Compared to that, in many places, more coal would quite literally be a lifesaver. That is part of the reason India’s prime minister, Narendra Modi, plans to triple coal production to 1.5 billion tons a year. India also has ambitious renewable plans, but Modi has explicitly stated that his country (and others) needs “room to grow.” It’s a conundrum, and an important one. India is already the world’s third-largest nation in terms of greenhouse-gas emissions (although per capita emissions are low), and it is home to four of the ten most polluted cities. Plus, conditions in its coal industry can be dire (see some images here).

But India is also home to 595 million people who lack any toilet facilities and many more who still cook using wood or dung. The country does indeed need room to grow; low-cost energy is essential. Figuring out the right pathway, and the mix of new and conventional fuels to use, will be an enormous challenge. The solutions, as Gates suggests, are not obvious.

  1. Right now, the world spends only a few billion dollars a year on researching early-stage ideas for zero-carbon energy. It should be investing two or three times that much. Why should governments fund basic research? For the same reason that companies tend not to: because it is a public good.’

Whatever the question, when it comes to energy, innovation is the answer. Instead, as Gates has also pointed out in other contexts, the bulk of spending comes in one way or another in the form of subsidies, both to consumers and producers.

The problem with that is it is economically wasteful; moreover, by their nature, subsidies go only to existing technologies. The breakthroughs that will make the biggest difference may not even have been thought of yet. As I noted in a previous post, publicly funded R&D on energy accounts for only 4 percent of research budgets, and renewables are only half of that. The International Energy Agency found that public spending on energy research actually declined between 2011 and 2014. And private spending is not great either—much lower, for example, than on consumer electronics. This cannot possibly make sense.

And here’s the one I’m not so sure about.

‘To work at scale, current wind and solar technologies need backup energy sources—which means fossil fuels—for windless days, long periods of cloudy weather, and nighttime. They also require much more space; for example, to provide as much power as a coal-fired plant, a wind farm needs more than ten times as much land. These are solvable problems.’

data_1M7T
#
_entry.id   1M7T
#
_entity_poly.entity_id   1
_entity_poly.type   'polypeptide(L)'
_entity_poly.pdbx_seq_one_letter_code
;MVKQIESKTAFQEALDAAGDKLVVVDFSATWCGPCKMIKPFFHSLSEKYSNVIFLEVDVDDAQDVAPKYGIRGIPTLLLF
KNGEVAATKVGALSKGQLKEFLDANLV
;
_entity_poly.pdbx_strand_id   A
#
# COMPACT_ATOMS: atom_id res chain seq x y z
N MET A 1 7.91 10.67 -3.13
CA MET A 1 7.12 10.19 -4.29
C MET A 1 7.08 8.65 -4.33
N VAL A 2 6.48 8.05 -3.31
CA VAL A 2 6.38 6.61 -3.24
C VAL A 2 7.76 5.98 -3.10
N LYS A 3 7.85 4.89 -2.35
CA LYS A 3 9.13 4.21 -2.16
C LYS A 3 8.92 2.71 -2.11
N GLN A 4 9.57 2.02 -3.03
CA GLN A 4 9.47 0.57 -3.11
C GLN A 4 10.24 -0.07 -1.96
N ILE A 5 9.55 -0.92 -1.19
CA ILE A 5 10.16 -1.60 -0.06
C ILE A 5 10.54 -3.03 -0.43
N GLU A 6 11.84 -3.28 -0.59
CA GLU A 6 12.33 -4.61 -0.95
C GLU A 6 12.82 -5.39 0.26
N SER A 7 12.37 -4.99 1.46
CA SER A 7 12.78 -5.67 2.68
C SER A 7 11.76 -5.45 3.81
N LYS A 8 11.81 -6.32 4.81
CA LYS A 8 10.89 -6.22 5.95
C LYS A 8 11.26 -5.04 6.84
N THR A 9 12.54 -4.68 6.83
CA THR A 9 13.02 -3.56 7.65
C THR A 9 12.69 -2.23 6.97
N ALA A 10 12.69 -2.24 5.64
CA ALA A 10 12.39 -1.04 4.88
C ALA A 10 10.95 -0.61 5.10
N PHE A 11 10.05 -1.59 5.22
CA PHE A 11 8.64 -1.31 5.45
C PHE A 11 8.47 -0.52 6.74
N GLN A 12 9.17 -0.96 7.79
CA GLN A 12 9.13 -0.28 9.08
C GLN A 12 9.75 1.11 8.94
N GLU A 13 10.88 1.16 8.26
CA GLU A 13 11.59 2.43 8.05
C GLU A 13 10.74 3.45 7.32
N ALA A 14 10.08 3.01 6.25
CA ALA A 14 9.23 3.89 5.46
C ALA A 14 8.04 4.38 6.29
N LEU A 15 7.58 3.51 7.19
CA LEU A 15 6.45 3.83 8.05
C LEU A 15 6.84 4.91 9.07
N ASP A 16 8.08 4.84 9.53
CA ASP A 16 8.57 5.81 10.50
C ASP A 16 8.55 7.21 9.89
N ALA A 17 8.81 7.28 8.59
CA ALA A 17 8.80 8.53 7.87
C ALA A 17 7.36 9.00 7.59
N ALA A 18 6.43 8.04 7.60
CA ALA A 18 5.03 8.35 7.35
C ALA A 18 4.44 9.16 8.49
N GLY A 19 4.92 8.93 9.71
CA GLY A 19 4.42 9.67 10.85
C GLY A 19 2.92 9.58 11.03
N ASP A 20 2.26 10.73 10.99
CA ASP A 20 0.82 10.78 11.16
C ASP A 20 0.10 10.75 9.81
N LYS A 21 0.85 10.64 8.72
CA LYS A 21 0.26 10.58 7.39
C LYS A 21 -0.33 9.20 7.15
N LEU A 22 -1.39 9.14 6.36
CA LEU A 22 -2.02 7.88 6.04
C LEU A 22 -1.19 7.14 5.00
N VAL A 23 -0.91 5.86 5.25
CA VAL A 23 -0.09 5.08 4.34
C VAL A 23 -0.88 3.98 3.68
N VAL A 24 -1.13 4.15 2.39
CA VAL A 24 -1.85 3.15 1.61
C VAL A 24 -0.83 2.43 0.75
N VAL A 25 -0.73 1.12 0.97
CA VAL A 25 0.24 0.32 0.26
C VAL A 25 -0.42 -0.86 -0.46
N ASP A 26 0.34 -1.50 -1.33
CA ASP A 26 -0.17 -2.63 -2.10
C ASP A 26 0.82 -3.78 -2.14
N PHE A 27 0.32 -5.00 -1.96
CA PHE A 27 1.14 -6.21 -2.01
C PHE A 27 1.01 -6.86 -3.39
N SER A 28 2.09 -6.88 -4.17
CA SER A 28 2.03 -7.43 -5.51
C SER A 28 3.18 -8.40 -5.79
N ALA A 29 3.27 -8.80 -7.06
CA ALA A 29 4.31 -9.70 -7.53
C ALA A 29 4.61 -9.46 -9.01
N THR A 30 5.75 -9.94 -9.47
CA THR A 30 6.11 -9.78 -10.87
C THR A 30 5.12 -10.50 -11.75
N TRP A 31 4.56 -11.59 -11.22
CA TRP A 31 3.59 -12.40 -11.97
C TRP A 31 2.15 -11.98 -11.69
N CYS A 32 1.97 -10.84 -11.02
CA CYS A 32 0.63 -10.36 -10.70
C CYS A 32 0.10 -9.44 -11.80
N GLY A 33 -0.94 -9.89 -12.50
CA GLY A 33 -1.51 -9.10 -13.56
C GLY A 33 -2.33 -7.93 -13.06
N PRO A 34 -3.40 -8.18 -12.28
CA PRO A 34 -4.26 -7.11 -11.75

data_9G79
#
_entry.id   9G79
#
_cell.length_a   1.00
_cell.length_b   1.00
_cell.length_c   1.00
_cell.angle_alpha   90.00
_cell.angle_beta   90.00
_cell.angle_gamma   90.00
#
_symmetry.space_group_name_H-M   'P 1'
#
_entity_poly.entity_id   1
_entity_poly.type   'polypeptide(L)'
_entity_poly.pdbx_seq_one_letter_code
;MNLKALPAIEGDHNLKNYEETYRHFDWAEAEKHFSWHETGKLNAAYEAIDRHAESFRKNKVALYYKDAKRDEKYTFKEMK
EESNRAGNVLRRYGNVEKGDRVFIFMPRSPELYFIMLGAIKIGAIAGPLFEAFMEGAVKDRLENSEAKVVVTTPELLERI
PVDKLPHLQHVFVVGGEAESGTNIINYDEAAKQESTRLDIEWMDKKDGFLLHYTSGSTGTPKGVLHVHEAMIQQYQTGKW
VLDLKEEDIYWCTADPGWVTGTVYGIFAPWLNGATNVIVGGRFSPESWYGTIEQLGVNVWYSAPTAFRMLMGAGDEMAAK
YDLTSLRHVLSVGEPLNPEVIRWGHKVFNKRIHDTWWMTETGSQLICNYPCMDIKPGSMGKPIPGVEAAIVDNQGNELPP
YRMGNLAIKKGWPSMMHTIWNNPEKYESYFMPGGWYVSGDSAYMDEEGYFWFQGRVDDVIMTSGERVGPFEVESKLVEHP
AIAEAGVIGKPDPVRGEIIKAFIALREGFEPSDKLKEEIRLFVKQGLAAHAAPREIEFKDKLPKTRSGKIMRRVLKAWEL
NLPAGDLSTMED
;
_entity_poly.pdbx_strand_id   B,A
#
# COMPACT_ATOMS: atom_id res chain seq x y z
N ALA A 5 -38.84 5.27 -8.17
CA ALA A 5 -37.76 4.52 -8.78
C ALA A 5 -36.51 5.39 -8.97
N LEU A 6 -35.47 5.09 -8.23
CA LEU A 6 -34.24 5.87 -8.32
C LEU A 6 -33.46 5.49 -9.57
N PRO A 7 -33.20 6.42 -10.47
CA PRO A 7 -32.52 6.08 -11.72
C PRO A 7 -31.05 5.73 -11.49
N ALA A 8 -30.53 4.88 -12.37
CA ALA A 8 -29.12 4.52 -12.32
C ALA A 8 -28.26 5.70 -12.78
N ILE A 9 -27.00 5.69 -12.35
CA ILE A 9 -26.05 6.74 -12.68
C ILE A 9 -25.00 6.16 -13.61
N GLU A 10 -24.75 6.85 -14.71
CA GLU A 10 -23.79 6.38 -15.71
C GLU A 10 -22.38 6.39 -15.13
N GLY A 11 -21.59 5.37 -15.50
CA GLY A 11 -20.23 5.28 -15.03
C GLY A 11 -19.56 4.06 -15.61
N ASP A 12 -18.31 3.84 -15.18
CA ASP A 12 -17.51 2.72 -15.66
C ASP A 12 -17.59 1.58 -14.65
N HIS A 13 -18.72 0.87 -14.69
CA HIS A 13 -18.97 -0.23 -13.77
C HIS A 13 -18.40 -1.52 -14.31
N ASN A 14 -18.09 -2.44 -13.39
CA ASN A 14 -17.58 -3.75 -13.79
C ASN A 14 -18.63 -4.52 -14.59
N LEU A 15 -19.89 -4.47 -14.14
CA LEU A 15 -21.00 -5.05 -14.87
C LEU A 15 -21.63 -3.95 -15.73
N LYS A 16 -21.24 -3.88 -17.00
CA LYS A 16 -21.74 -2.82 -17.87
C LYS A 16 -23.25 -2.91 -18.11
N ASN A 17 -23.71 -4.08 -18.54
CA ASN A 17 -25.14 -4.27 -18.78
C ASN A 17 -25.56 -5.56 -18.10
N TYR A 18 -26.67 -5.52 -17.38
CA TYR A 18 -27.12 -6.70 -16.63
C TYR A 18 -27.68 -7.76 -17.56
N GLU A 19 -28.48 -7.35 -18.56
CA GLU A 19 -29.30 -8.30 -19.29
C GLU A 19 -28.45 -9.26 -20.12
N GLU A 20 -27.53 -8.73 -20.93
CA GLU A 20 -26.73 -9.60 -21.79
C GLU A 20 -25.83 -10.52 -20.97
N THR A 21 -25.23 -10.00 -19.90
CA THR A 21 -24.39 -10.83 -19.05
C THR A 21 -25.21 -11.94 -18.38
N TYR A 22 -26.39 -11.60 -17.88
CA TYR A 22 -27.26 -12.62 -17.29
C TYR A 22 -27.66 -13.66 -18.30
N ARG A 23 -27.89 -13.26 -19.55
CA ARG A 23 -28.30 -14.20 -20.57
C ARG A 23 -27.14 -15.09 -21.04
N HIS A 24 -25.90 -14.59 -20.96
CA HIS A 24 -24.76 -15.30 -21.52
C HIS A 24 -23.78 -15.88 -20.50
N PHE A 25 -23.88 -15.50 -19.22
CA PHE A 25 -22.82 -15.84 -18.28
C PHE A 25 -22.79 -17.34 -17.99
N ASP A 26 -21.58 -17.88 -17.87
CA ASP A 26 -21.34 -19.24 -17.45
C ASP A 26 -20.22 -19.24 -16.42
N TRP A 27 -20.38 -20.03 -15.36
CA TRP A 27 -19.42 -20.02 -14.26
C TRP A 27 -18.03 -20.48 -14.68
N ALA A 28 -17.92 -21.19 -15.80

On this one, I think Gates is a little breezy, assuming that these problems can be solved. His point on storage (see number 2) speaks to one issue—that wind and solar need 24/7 backup power, which today can only come in the form of the coal, gas, or nuclear. The other issue is that it takes a lot more land to create power using wind and solar than conventional alternatives. The world’s biggest solar farm, for example, in California’s Mojave Desert, can serve about 140,000 homes during the day; it occupies five square miles and requires about 9.4 acres of land to generate a single megawatt (wind takes even more). A natural-gas plant can do that all night, too, on a few dozen acres. Yes, the efficiency of solar and wind has been improving, but slowly.

David MacKay, Britain’s former chief climate scientist (see postscript below) estimated that if the United Kingdom’s windiest 10 percent of land, including much of the coast, were covered with wind farms, it would produce less than 20 percent of the country’s needs. That’s a ton of acreage for comparatively little energy, and probably more than the people of Britain, who value the aesthetics of their green and pleasant land, would ever support. Indeed, there is already backlash. Vermont, too, is having second thoughts, for similar reasons; in 2013, the legislature passed a three-year moratorium on new wind projects, in large part to evaluate effects on the Green Mountain State’s landscape. Maybe the question of land is solvable, as Bill Gates says. But when? And at what cost? The fact is, fossil fuels are much more energy intensive than renewables. Oil, for example, moves big stuff with incredible efficiency. There’s a long way to go before wind-powered batteries or biofuels can push an airplane across the ocean.

Most of all, though, I agree with Gates on his essentially optimistic view of the future. Yes, there are difficult problems out there—but that has always been the case. Not only are we still here, but more people are living lives of promise than ever before. As Gates put it, “I believe that every life is valuable. That we can make things better. That innovation is the key to a bright future. That we’re just getting started.” I agree.

PS: Gates also offered this appreciation of David MacKay, Britain’s former chief scientific adviser on climate, who died in April at age 48. MacKay, a physicist, was the author of Sustainable Energy—Without the Hot Air (UIT, 2008), a smart, rigorous, and often witty discussion of renewables. His TED talk on the subject gives a good idea of the book and introduces MacKay, who by all accounts was warm and well liked. His voice will be missed.